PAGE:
Technical information explains the technical; with
text, images and sound in combination. To make the unintelligible
understandable. To make gibberish into plain words. To inform, educate,
train and enlighten - with the goal that the product or service should be
used in its optimal way.
To describe technical processes and procedures so that ordinary people can
Should you really need an engineering degree in order to set your video
recorder? Or a dictionary to cook in your new microwave oven?
A good text invites reading, is easy to understand
and sticks in your memory.
One of the more important tasks for a writer is to
organize the content of a text; for the reader to understand and remember.
To achieve this, the writer must know for whom she writes, and why. The
writer needs facts and figures, enough to be able to describe the product,
its benefits and functions. In order to do this, the writer often need to
test the product, read background information, look at blueprints, drawings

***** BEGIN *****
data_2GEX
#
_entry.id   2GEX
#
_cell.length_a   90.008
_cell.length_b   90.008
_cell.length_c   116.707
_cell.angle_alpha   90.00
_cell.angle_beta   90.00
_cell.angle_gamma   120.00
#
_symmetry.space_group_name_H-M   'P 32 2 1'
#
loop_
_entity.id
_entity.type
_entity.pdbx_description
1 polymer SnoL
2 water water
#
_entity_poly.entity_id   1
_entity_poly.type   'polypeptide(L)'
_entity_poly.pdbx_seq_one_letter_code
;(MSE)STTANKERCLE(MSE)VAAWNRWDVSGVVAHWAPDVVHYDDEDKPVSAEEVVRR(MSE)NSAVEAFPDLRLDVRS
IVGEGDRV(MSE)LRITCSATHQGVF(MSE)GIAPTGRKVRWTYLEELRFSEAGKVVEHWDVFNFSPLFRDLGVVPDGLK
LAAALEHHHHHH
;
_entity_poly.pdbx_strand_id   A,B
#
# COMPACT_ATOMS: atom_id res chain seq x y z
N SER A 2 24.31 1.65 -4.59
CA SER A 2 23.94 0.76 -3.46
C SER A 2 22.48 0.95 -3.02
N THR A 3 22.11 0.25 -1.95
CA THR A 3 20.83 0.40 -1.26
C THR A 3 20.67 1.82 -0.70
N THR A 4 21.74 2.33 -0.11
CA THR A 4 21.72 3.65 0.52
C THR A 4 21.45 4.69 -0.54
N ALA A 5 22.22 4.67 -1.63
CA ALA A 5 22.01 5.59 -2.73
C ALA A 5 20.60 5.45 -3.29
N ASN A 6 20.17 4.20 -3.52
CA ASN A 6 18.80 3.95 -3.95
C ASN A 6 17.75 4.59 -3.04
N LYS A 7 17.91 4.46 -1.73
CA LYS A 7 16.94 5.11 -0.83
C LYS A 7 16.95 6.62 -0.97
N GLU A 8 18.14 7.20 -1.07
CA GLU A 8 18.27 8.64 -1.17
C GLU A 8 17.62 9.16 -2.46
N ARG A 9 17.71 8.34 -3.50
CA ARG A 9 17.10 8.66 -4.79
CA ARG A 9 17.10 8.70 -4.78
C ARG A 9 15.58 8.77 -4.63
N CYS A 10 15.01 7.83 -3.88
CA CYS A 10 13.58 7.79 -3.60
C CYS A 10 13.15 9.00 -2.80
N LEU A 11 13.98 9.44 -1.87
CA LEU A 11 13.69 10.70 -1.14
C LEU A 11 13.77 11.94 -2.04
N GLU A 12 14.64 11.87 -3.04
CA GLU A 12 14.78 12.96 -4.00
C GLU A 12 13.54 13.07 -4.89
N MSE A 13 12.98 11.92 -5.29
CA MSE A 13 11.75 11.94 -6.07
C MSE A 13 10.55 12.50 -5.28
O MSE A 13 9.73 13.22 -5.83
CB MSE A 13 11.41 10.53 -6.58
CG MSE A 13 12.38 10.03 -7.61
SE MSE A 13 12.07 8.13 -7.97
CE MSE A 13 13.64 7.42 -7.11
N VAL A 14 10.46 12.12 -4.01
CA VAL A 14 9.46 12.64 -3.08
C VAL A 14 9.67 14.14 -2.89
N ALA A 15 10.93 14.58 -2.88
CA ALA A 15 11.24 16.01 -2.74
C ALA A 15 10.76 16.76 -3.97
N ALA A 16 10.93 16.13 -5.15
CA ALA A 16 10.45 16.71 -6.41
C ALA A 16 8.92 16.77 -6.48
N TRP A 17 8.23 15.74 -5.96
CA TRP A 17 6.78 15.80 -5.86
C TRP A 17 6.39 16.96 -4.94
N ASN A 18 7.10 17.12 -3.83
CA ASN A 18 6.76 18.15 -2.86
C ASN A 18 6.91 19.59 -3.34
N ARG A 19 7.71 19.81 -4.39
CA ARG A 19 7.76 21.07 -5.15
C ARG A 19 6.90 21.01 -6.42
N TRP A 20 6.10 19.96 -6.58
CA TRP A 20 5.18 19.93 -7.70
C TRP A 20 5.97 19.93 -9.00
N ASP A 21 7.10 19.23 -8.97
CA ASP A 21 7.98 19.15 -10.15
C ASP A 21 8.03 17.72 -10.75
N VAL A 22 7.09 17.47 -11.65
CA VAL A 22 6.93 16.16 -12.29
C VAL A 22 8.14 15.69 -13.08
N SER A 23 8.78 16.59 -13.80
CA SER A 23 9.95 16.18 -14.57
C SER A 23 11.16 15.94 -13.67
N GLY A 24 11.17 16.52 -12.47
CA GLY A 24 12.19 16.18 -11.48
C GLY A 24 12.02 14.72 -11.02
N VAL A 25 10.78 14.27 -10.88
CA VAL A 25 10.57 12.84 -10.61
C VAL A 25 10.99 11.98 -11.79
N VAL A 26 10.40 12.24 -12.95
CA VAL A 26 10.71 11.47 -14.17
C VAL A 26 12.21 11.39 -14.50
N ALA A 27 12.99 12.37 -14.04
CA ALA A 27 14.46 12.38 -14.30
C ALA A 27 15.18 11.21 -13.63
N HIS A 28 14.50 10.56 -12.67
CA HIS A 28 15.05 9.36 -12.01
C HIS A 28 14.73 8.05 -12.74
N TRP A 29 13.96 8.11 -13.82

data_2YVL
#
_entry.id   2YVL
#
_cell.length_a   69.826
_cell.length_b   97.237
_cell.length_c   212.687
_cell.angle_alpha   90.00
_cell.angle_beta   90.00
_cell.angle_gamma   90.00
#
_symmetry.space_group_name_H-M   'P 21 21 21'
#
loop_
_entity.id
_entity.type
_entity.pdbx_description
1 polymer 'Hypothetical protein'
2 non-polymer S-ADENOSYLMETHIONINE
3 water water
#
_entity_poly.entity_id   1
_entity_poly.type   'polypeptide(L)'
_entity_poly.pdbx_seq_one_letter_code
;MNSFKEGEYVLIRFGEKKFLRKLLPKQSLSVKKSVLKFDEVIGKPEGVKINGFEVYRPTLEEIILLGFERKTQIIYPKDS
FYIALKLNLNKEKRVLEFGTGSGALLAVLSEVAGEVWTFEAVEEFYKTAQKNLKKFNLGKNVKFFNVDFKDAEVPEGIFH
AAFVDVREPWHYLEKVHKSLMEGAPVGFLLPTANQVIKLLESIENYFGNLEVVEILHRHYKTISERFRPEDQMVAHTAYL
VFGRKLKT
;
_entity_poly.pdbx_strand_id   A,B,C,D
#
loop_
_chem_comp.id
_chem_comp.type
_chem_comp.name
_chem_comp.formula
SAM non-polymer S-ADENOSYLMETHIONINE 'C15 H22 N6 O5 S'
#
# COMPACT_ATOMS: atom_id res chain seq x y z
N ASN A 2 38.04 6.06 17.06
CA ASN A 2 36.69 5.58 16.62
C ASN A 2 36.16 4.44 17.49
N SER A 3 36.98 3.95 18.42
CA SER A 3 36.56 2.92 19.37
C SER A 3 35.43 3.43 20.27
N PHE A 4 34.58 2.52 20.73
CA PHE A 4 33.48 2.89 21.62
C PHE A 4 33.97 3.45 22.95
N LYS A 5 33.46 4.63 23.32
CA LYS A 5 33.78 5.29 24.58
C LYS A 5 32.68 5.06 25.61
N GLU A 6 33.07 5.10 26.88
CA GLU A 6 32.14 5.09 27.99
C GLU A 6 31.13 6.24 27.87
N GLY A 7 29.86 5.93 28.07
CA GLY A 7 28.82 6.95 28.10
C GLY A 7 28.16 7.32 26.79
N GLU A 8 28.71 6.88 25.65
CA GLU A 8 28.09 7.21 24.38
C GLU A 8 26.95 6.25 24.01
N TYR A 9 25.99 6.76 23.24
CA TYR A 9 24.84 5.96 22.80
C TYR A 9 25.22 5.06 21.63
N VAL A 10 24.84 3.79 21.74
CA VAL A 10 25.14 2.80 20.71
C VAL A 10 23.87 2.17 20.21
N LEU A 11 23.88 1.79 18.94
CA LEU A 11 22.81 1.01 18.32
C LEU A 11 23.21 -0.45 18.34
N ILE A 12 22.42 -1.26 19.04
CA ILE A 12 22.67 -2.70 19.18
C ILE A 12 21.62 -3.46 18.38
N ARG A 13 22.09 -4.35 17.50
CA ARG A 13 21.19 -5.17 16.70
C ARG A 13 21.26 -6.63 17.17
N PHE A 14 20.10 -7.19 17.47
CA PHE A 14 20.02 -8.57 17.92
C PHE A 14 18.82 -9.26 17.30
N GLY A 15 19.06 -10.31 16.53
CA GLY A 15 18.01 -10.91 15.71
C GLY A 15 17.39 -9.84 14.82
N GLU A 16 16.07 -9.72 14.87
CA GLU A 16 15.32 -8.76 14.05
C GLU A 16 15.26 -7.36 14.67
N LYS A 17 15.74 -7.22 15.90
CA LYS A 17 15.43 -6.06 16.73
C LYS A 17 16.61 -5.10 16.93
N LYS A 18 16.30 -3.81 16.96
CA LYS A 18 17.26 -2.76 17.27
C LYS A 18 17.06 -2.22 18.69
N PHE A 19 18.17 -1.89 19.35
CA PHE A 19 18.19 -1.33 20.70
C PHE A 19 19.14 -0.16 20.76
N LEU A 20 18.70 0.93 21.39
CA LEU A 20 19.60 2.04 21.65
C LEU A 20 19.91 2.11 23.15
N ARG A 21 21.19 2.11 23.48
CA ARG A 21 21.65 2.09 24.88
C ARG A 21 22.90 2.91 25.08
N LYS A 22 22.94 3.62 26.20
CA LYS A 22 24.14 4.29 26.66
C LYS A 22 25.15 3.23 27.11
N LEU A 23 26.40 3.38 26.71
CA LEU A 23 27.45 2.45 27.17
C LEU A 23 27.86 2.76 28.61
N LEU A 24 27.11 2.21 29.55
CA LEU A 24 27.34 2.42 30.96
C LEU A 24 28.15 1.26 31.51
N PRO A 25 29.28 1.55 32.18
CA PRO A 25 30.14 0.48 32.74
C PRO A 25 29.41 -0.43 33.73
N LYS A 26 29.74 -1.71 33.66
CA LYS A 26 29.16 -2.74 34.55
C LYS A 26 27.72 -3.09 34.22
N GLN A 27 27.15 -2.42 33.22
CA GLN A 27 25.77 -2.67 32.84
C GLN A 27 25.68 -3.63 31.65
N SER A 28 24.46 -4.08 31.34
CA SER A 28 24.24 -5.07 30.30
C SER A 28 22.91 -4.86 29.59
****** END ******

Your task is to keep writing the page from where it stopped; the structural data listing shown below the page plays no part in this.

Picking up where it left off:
and market benefits; understand the whys, whats, and don'ts.
The technical writer may very well be the first to
thoroughly test the product and give feedback to the developers about its
faults and function.
Technical information is about usability and
useworthyness (yes we invented a new word).
The information can be delivered in a printed manual
or handbook, directly on a computer screen or as an interactive on-line
It can be viewed on DVD or as a multimedia presentation, or Overheads or
The instructions can be printed directly on the product or the box;
descriptions can be on signs or stickers.
The technical user information follows the product during its entire
Mounting - Installation - Start-up - Use - Maintenance - Termination.
The keyword for good technical information is user friendly